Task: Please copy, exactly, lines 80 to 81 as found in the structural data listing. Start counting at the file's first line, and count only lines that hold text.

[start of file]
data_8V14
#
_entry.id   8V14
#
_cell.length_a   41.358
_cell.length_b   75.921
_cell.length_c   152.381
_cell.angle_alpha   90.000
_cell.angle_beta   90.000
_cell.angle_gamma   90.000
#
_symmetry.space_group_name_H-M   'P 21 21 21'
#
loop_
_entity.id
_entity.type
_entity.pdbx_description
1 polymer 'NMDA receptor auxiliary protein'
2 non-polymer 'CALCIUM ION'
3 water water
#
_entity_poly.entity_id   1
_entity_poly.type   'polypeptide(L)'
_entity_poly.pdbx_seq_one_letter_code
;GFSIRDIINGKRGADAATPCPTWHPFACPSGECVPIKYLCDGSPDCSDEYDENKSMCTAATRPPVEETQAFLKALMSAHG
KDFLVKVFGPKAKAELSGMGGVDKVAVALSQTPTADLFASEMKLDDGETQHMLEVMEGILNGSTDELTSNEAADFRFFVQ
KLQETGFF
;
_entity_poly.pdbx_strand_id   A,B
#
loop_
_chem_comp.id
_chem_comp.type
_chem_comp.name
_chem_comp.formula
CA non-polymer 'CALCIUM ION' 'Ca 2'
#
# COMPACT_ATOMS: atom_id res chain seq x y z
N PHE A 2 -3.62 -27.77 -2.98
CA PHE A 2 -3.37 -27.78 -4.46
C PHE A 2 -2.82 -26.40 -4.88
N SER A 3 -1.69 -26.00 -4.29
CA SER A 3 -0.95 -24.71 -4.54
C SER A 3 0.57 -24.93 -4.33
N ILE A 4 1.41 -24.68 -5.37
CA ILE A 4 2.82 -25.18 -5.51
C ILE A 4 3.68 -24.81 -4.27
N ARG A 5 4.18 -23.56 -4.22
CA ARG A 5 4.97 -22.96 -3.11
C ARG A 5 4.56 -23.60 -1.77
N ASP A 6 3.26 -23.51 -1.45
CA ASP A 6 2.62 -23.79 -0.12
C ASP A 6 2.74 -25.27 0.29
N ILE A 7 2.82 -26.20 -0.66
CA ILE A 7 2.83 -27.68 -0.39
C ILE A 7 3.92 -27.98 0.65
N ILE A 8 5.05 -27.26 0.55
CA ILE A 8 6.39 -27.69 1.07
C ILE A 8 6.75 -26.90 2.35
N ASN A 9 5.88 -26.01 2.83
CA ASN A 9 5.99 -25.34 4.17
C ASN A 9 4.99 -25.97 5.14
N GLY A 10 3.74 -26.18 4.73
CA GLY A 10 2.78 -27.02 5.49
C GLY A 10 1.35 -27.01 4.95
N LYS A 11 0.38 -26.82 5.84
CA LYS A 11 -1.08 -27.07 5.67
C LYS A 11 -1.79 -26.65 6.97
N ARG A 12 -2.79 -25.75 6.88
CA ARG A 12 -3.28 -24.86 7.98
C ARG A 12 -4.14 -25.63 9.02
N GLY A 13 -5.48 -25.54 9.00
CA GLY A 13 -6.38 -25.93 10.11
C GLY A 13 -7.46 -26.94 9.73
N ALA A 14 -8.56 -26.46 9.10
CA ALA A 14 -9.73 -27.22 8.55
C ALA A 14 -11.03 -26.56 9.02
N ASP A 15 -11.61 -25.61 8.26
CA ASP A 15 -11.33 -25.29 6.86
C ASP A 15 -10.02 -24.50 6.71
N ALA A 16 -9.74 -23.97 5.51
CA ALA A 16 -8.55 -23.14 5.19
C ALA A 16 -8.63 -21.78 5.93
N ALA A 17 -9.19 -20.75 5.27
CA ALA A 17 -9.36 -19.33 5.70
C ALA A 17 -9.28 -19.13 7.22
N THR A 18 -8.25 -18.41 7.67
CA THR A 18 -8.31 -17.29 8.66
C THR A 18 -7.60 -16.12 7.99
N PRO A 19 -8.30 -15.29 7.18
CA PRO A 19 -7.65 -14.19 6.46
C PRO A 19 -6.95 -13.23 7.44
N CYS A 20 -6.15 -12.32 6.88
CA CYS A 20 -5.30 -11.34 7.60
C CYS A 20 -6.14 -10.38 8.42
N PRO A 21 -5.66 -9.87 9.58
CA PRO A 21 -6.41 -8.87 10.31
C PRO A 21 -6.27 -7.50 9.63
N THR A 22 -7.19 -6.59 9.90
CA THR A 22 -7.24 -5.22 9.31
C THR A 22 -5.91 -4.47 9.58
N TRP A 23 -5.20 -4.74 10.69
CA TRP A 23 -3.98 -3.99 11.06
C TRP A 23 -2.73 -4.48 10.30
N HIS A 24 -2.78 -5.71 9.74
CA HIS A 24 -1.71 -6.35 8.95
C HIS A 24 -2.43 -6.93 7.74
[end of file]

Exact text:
C ASP A 15 -10.02 -24.50 6.71
N ALA A 16 -9.74 -23.97 5.51